Brewery: Van Honsebrouck
Style: Fruit Lambic
Size: 250 ml
Bought from: Aufsturz, Berlin, 2.8€
Here is a guest review from Pia that I’ve forgotten to post. This is another of the beers she had during our recent Berlin trip: St. Louis Framboise. This spontaneously fermented beer is matured with fresh raspberry juice, and should be available to buy in most major supermarkets here in Finland. Let’s see what she thinks about it!
[easyreview title=”St. Louis Framboise” cat1title=”Appearance” cat1detail=”The beer has a dark ruby red color (darker than the Kriek from the same brewery) and a slightly baby pink head that quickly collapses, leaving a little lacing along the glass.” cat1rating=”4″ cat2title=”Smell” cat2detail=”The beer has a strong raspberry aroma, that is slightly tart and juicy.” cat2rating=”5″ cat3title=”Taste” cat3detail=”The flavor is both sweet and acidic, with tones of raspberry. Reminds me of molten popsicles.” cat3rating=”4″ cat4title=”Mouthfeel” cat4detail=”The beer is crisp, tart and has a moderately high carbonation level.” cat4rating=”4″ summary=”Overall a fresh, yummy fruit beer that I would buy again!”]
Thanks Pia for the review!
Brewery: Stadin Panimo
Style: American Pale Ale
Size: 330 ml
Bought from: K-Citymarket, 3.95€
Not on Beer Advocate
Not on RateBeer
This is the newest of Stadin Panimo’s Single Hop Pale Ale series to hit the stores. I’ve only tasted their Citra Pale Ale, and it was nice, but other hops featured in the series are Ahtanum, Amarillo, Centennial, Chinook, Galena, Motueka, Pacific Gem and Pacifica (I have probably forgotten some hop). This American Pale Ale has been hopped solely with Cascade, to an IBU of 35. A Hopback technique has been used for increased hop aroma. Seems promising!
[easyreview title=”Stadin Panimo Cascade Pale Ale” cat1title=”Appearance” cat1detail=”The beer pours with a golden-amber color, is just slightly hazy, and forms a slight white colored head, that collapses leaving almost no lacing along the glass.” cat1rating=”3.5″ cat2title=”Smell” cat2detail=”The beer has a sweet, fruity (some grapefruit and mango), and just slightly grassy aroma. As i mentioned, I haven’t had that many Stadin Panimo beers, but I seem to remember a similar tone in the Citra Pale Ale and Simcoe Lager, and such maybe a ‘house aroma’.” cat2rating=”3.5″ cat3title=”Taste” cat3detail=”The flavor begins slightly sweet, with just the slightest caramel. This is then joined by some grassy, floral and citrusy hop tones. The finish is bitter and quite dry, and I also get a similar vibe as with the aroma, i.e. that I can almost taste a ‘house flavor’ typical of Stadin Panimo.” cat3rating=”3.5″ cat4title=”Mouthfeel” cat4detail=”The beer is crisp and quite light bodied, and has a moderate carbonation level. It was refreshing and drinkable, but would have wanted a slightly stronger body.” cat4rating=”3″ summary=”Nothing special, but overall a good beer. It’s always nice to drink a Finnish microbrew. The beer has some great hop tones, but I feel the beer could definitely use some more body.”]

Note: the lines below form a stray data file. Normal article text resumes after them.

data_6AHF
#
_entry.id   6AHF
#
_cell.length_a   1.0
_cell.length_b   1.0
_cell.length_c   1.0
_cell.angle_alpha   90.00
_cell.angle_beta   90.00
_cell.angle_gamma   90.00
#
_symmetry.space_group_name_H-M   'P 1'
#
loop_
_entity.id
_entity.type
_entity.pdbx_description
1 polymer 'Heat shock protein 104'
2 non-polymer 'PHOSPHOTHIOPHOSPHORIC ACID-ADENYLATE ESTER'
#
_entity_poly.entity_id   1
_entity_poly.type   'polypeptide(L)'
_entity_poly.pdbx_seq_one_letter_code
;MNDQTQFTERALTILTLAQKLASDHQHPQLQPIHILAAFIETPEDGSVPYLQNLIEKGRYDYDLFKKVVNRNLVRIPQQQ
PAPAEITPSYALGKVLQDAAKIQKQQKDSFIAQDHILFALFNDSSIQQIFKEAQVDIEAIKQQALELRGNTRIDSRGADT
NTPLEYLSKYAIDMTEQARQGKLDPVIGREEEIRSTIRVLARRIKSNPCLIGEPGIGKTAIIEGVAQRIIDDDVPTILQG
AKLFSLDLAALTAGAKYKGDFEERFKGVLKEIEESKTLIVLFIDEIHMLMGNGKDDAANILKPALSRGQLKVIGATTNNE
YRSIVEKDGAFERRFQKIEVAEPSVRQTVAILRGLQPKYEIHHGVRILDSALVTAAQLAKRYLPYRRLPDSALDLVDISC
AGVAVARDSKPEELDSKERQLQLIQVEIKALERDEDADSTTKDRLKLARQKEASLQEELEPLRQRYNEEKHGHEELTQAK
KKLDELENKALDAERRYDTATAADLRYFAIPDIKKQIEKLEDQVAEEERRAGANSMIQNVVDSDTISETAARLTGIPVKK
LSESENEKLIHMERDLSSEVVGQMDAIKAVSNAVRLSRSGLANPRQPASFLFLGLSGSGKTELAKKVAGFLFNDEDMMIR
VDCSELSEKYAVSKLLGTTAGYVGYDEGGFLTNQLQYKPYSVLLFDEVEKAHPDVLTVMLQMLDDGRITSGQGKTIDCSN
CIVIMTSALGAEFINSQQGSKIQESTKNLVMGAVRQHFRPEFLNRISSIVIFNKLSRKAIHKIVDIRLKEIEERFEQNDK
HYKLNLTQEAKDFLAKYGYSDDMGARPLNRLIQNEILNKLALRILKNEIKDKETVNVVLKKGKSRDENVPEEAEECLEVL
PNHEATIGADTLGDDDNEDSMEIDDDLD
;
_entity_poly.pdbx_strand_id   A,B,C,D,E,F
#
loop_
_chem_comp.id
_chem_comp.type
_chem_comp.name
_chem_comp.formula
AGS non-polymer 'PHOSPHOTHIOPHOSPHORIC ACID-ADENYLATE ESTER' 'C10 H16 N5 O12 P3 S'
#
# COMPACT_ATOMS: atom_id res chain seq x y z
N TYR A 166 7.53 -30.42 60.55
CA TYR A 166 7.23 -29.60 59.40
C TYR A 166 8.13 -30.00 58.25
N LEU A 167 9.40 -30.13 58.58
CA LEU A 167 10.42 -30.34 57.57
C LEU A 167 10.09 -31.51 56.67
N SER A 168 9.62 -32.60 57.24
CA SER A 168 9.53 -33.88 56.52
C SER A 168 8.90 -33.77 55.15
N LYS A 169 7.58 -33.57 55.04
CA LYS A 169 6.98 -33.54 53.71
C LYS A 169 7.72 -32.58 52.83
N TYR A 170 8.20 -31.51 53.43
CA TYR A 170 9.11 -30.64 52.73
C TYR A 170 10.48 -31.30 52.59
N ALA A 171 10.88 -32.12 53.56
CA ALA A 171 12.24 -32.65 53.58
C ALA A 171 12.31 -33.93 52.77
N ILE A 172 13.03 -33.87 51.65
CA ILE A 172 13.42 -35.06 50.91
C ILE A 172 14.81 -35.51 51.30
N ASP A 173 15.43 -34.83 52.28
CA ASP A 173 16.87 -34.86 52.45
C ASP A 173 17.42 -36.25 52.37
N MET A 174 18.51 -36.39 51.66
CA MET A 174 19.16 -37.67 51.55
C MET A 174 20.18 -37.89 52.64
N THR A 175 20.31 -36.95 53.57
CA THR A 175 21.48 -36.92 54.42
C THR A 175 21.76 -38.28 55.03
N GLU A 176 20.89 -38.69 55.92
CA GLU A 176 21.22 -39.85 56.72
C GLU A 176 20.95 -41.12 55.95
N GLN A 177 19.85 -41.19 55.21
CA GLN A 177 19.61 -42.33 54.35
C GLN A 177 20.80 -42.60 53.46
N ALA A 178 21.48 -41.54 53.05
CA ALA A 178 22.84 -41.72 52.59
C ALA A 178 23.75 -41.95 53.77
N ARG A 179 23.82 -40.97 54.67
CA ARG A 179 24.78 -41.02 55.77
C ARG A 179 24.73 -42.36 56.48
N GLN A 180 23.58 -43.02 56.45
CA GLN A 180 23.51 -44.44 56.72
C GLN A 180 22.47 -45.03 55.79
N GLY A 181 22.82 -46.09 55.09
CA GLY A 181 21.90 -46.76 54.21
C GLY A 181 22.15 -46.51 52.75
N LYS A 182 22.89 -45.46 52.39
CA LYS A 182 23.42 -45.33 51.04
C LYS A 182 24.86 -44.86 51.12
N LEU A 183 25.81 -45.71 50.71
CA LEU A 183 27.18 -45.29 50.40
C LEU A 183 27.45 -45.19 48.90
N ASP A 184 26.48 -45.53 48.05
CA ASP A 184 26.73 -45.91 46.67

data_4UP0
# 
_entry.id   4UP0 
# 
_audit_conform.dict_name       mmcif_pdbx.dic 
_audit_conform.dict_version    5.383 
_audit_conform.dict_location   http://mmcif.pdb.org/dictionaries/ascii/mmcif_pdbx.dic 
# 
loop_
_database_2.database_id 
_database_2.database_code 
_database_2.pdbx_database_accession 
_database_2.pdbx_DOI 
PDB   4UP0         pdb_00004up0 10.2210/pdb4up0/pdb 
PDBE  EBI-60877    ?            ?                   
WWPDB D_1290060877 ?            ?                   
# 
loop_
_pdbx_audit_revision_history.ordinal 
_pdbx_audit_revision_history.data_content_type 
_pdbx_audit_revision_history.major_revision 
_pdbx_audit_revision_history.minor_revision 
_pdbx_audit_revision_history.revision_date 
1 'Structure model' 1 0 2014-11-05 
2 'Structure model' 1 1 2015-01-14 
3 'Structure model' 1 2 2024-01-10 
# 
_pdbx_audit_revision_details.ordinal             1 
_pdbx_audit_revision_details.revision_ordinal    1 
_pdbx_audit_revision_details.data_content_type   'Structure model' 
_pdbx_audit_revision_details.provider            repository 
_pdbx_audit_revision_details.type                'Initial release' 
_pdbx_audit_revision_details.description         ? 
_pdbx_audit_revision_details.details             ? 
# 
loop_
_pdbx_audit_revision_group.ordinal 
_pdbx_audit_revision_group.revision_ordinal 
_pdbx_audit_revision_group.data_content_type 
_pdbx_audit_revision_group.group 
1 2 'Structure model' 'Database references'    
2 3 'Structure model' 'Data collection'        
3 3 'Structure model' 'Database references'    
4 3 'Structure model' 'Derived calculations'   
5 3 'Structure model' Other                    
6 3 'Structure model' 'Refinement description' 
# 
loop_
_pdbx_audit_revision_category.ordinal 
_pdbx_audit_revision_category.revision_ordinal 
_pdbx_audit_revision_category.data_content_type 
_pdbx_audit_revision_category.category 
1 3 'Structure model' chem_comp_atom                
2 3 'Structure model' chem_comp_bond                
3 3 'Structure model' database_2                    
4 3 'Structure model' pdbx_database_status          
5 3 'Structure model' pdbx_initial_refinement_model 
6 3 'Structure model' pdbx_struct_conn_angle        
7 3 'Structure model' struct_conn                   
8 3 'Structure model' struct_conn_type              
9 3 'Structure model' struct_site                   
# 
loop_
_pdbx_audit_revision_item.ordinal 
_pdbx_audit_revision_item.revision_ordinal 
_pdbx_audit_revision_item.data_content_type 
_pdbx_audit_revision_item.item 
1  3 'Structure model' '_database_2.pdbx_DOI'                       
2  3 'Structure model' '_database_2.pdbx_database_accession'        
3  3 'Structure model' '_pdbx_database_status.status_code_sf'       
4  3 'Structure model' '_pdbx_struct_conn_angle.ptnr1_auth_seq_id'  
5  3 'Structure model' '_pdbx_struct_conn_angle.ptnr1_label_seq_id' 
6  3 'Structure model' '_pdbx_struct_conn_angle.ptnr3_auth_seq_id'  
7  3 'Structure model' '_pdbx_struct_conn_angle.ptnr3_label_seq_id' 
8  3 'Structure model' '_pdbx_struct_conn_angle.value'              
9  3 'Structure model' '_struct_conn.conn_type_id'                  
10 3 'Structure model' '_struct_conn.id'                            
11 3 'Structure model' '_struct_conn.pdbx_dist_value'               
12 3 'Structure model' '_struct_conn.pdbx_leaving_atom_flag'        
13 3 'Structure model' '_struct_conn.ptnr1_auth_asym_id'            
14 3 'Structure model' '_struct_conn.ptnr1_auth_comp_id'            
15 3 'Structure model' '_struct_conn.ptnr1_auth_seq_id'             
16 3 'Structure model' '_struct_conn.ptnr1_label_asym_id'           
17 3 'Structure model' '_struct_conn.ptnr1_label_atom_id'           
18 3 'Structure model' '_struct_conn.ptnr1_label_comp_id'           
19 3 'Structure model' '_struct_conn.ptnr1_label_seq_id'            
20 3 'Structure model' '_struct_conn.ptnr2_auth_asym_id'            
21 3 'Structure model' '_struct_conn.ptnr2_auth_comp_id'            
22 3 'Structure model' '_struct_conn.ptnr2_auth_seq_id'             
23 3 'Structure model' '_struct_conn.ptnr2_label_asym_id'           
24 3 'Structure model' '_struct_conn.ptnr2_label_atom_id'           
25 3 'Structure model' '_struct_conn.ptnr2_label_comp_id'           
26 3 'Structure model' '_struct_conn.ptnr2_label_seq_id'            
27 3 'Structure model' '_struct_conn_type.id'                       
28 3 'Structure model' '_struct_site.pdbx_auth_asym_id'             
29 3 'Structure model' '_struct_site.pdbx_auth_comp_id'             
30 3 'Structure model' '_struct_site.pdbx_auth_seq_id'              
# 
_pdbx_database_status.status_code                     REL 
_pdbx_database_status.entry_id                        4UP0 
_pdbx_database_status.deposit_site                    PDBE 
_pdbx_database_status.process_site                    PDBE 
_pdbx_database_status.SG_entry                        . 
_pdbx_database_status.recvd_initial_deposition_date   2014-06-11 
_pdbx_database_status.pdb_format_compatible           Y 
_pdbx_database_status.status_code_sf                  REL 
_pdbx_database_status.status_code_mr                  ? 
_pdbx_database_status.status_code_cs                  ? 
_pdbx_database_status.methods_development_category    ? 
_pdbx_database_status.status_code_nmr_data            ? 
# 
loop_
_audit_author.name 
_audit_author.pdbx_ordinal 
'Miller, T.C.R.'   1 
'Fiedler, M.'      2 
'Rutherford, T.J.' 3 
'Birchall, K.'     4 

Brewery: Little Valley Brewing
Style: Golden Ale
Size: 500 ml
Bought from: K-Citymarket, 3.49€
Have had a short break in writing, since I’ve been practicing and preparing for my orchestra’s 50-year anniversary concert that was held last weekend. It went surprisingly well, and am relieved that that project is finally over. Today it’s time for a “light and hoppy” pale (golden) ale by Little Valley Brewery. Their Withens Pale Ale is brewed with 100% organic ingredients, including Barley Malt, Wheat Malt, Cane Sugar and Cascade hops. Looks promising!
[easyreview title=”Little Valley Withens Pale Ale” cat1title=”Appearance” cat1detail=”The beer pours with a pale-golden color, and forms a slight white-colored head, that quickly collapses leaving minimal lacing along the glass. I poured the complete bottle (not remembering this was a bottle-conditioned ale), meaning chunks of yeast sediment ended up in my glass. That is my own fault though.” cat1rating=”3″ cat2title=”Smell” cat2detail=”The aroma is quite light, with floral, spicy and citrusy (some grapefruit and orange) tones of the hops, combined with a slight maltiness.” cat2rating=”3.5″ cat3title=”Taste” cat3detail=”The flavor is also quite light, and is dominated by a combination of slightly toasty maltiness and some grassy and citrusy hop tones. The flavor ends in a surprisingly bitter and crisp finish. Quite a good balance for such a light and low-ABV beer.” cat3rating=”3.5″ cat4title=”Mouthfeel” cat4detail=”The beer has a crisp, light and quite dry body, and a moderate carbonation level, making it easy to drink and refreshing. A refreshing thirst-quencher that would probably make a great summer beer. The large yeast chunks bother a bit, but can be left out with a careful pour.” cat4rating=”3.5″ cat5title=”Overall” cat5detail=”A light and refreshing golden ale, with some nice hop tones and pleasant bitterness. Quite a good price as well for the large bottle. If you are a fan of organic products, this will please you as well. Definitely try out if your after something light and crisp instead of something very complex and packed with different flavors.” cat5rating=”3.5″ overall=”false”]
Thanks to Pia for buying me this!